White House officials and Democrats in Congress argue that such figures illustrate the need for extended unemployment benefits, which are set to expire Dec. 28. The extended benefits program provides 28 extra weeks in most states, paid for by the federal government, on top of the 26 weeks typically available.If that program lapses, 1.3 million people will immediately lose benefits. An additional 800,000 would do so in the first two months of 2014. The White House and Democrats on Capitol Hill have stepped up their support for extending the extra benefits as part of budget talks.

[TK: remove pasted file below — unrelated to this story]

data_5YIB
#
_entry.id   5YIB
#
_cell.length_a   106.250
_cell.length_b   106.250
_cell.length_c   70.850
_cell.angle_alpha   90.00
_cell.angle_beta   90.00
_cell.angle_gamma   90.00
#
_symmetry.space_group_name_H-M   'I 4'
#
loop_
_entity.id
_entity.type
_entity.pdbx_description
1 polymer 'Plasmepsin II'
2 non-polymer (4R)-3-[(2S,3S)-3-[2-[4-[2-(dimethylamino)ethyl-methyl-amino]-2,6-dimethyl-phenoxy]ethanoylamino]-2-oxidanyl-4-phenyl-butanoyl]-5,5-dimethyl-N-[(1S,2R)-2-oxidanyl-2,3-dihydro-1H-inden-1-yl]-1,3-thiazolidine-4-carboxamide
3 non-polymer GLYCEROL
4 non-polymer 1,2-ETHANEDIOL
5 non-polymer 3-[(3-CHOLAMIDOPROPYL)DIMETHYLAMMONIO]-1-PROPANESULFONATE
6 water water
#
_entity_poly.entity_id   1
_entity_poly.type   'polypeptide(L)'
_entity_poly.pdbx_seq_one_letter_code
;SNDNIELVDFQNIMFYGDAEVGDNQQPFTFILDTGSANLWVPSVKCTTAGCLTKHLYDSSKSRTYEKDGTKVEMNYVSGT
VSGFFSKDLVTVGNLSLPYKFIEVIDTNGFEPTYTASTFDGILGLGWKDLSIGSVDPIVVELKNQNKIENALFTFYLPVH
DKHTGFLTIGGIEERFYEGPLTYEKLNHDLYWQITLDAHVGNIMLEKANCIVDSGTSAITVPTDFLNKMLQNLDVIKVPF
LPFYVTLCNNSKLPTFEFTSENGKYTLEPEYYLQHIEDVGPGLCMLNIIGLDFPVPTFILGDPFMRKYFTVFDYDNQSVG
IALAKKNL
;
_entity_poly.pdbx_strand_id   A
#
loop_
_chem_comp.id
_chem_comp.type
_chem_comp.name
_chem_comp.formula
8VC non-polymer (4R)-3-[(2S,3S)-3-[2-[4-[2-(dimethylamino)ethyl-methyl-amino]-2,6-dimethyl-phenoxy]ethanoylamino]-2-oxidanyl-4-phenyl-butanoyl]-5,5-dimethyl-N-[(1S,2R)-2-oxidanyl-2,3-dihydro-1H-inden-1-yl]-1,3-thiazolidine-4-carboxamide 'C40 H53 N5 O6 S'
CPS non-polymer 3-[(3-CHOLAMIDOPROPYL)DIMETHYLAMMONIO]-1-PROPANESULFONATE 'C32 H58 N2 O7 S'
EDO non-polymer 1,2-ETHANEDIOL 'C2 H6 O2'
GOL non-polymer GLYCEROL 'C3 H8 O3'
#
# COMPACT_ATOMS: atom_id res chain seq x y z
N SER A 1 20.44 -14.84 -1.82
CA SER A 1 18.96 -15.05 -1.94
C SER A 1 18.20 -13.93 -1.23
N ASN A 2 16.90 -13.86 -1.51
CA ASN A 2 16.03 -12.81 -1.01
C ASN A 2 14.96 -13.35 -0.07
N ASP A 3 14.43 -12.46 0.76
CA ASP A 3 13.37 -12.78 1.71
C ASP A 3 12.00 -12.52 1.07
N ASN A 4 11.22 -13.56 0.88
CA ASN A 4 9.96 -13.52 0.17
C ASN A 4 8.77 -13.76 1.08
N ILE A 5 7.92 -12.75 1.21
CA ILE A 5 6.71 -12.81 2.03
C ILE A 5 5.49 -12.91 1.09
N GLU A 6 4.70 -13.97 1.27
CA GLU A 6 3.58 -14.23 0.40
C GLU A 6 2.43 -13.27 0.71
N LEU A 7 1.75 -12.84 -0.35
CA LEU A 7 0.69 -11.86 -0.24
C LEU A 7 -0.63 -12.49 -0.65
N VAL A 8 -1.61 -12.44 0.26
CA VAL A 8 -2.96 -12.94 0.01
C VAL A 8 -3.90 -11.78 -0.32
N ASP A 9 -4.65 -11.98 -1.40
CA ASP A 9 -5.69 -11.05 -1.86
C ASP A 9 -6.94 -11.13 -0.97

5 trends beneath the surface in Nov. jobs report
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